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Despite allegation of genocide, Israel refuses to stop arms sales to Myanmar

A Rohingya Muslim woman, fled from ongoing military operations in Myanmar’s Rakhine state, holds a child at a refugee camp in Cox's Bazar, Bangladesh on September 20, 2017 [Safvan Allahverdi / Anadolu Agency]
A Rohingya Muslim woman fled from ongoing military operations in Myanmar’s Rakhine state and is seen holding a child at a refugee camp in Cox's Bazar, Bangladesh on 20 September 2017 [Safvan Allahverdi / Anadolu Agency]

Israel has refused to stop selling arms to Myanmar, despite allegations of genocide, ethnic cleansing, rape, torture and massacre against the Rohingya Muslims.

Israel has a lucrative arms deal with Myanmar which includes over 100 tanks, weapons and boats that have been used to police the country’s border and perpetrate numerous acts of violence against the Rohingya.

A petition addressed to the Israeli High Court calling for the suspension of arms trade with Myanmar is currently moving through the political system. The latest chapter was an open hearing yesterday followed by a lengthy closed-door session at which the state’s lawyers explained Israel’s relations with Myanmar.

Eitay Mack, the petitioners’ lawyer noted that the EU and the USA had imposed an embargo on Myanmar and said that Israel was the only Western state supplying weapons to the military junta. According to Haaretz, Mack also mentioned that Israel was keeping its weapons trade with Myanmar under wraps, but the heads of the junta boast of its ties with Israel on their Facebook pages.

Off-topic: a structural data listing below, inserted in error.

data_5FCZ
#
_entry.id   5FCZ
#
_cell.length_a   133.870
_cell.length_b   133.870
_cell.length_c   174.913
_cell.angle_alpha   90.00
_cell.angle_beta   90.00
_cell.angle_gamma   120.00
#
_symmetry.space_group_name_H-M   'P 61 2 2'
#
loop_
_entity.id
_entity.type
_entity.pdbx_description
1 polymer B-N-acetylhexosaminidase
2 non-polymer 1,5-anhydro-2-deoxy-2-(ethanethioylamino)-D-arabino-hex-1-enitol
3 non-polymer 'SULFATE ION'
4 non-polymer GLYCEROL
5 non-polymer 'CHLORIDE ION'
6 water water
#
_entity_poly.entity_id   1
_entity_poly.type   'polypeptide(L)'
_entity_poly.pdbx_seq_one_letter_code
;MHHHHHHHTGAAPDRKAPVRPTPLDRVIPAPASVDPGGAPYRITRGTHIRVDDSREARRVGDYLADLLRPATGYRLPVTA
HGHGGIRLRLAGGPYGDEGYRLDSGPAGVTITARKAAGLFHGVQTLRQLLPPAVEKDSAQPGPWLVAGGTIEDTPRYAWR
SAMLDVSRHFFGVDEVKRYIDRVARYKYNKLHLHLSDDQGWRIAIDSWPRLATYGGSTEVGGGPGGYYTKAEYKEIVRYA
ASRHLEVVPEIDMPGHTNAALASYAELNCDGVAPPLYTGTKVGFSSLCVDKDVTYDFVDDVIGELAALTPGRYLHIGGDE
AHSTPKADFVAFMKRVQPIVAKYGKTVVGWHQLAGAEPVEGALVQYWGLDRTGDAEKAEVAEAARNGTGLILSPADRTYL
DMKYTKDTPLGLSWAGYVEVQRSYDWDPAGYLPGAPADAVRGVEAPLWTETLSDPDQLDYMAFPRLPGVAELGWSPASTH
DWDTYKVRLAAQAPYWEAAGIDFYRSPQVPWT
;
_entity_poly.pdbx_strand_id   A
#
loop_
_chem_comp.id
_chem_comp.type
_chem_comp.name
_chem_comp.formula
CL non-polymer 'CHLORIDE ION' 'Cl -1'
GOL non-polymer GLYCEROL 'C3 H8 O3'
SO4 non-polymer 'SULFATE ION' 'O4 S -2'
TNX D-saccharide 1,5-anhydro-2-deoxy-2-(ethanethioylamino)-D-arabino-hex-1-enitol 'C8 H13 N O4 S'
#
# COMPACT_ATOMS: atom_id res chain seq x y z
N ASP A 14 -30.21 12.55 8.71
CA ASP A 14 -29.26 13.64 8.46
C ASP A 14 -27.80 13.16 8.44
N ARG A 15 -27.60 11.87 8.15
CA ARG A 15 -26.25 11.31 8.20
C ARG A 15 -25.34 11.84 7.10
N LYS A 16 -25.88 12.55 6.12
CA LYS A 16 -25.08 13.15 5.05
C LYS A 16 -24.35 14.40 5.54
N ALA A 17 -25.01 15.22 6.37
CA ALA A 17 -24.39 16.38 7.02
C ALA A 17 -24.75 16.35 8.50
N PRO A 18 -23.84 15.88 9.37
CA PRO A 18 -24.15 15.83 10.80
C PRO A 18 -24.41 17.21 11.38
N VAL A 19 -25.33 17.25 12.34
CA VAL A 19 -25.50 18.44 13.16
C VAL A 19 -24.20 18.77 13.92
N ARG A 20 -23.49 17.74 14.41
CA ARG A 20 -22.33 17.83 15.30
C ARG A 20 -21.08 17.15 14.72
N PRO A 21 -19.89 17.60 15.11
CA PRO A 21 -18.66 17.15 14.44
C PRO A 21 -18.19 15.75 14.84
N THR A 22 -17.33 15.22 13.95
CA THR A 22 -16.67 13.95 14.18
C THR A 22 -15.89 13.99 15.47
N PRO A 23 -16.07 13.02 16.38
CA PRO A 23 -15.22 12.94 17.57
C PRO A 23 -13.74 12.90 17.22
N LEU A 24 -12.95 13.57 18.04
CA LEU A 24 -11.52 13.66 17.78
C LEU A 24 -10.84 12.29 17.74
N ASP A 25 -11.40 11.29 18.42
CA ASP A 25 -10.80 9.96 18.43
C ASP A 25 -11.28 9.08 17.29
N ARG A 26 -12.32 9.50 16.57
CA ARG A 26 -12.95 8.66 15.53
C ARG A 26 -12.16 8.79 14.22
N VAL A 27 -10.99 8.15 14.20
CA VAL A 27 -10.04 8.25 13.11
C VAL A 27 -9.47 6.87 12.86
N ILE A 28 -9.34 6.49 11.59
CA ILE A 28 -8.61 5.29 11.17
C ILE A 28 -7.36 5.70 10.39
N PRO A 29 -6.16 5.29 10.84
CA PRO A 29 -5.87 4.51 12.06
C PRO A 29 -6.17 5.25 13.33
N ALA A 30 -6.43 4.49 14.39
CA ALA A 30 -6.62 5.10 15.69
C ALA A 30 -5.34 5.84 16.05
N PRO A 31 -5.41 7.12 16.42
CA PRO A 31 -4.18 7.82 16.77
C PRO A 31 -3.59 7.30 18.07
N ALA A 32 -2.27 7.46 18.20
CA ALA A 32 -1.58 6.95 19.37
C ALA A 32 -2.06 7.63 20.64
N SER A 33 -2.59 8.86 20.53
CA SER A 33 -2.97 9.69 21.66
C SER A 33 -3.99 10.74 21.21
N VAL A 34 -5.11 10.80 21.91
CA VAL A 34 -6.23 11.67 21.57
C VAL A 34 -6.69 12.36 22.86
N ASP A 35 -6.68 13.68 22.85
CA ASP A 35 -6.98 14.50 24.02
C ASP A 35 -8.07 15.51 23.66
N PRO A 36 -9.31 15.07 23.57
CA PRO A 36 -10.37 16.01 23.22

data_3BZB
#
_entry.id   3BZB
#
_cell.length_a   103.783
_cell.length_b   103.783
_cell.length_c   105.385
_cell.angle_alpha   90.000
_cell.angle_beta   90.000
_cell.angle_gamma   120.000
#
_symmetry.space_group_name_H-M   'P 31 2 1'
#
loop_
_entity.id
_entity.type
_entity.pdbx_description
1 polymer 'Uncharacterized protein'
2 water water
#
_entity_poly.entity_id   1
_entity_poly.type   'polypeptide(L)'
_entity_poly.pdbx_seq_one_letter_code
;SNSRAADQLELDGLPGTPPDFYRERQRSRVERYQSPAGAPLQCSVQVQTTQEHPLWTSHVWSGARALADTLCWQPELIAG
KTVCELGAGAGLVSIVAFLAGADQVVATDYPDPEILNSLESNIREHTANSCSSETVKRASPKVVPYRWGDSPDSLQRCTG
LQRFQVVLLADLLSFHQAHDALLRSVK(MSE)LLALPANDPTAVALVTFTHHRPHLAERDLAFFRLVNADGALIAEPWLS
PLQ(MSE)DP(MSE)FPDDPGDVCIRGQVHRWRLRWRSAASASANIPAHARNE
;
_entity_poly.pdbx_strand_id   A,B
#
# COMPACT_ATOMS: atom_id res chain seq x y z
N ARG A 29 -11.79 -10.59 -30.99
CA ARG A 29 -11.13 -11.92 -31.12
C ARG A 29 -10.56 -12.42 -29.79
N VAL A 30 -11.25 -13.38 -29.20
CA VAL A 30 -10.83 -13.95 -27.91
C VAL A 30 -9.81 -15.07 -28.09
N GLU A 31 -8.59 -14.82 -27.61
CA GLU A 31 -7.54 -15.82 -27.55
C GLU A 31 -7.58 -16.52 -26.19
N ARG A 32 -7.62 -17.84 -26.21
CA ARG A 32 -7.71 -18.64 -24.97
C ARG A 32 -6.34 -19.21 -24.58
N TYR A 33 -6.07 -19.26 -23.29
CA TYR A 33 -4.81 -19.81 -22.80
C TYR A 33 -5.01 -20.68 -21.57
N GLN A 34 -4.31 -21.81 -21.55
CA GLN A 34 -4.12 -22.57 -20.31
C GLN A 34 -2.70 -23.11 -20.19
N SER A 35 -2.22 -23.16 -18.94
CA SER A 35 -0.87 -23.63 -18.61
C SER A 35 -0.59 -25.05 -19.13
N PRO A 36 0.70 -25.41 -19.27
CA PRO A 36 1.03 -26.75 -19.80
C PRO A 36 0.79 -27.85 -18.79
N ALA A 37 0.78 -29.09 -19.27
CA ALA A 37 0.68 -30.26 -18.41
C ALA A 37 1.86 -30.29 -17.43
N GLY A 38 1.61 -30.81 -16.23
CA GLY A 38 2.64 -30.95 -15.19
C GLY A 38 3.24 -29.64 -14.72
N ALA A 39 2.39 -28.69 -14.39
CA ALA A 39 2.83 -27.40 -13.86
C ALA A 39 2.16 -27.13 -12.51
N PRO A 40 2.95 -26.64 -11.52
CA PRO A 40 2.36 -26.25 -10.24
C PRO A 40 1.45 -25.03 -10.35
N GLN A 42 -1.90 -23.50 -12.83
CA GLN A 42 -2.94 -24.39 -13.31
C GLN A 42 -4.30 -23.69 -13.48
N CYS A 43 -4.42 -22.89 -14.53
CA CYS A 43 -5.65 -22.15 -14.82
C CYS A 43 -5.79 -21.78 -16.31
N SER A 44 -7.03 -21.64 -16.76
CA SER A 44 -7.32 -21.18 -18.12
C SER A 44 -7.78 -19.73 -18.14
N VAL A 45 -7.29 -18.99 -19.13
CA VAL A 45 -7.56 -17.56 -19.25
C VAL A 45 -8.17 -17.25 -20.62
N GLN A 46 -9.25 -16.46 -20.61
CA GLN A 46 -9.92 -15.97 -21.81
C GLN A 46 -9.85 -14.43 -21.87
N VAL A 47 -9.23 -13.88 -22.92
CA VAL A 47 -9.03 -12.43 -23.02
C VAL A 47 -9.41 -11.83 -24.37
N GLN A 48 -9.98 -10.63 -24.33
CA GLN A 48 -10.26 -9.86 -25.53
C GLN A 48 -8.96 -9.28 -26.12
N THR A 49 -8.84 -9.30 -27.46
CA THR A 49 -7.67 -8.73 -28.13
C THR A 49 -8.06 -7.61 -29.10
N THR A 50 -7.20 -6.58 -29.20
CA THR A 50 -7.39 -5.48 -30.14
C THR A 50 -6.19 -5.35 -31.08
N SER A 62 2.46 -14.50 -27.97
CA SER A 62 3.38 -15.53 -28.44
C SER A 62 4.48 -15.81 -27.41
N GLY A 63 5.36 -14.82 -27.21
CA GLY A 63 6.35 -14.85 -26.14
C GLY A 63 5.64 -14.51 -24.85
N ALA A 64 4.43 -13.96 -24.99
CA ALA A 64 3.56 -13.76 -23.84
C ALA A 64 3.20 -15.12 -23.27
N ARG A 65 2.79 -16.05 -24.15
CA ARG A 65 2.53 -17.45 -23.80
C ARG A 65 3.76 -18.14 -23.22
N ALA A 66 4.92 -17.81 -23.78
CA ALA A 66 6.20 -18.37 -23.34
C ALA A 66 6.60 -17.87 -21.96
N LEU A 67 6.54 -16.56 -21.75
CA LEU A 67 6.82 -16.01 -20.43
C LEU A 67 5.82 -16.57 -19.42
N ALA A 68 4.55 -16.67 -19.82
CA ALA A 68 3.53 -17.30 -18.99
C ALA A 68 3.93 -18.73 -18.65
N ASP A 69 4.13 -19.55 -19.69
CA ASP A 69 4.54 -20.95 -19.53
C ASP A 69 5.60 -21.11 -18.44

Read: Israel arms Myanmar military amid crackdown on Rohingya

The petition noted that that in September 2015, General Min Aung Hlaing, the commander of Myanmar’s military, visited Israel and met with Chief of Staff Lieutenant General Gadi Eisenkot. Hlaing noted on his Facebook page that he had visited various defence industries and placed an order for patrol boats, which is believed to be used in atrocities carried out against the Rohingya.

Israeli state lawyers however are unmoved by the growing international pressure. In their response yesterday to the call for an arms embargo, Shosh Shmueli, representing the state, said that the court should not interfere in Israel’s foreign relations.

While a ruling on the petition is expected soon, Israeli politicians remain reluctant to budge on the issue. The state lawyers’ remarks are believed to be a repetition of the preliminary response issued in March by the defence ministry which said that the court had no standing in the “purely diplomatic” matter. Defence Minister Avigdor Lieberman even brushed aside concerns raised in the petition saying that Israel’s arms sales policy complied with the “accepted guidelines of the enlightened world”.

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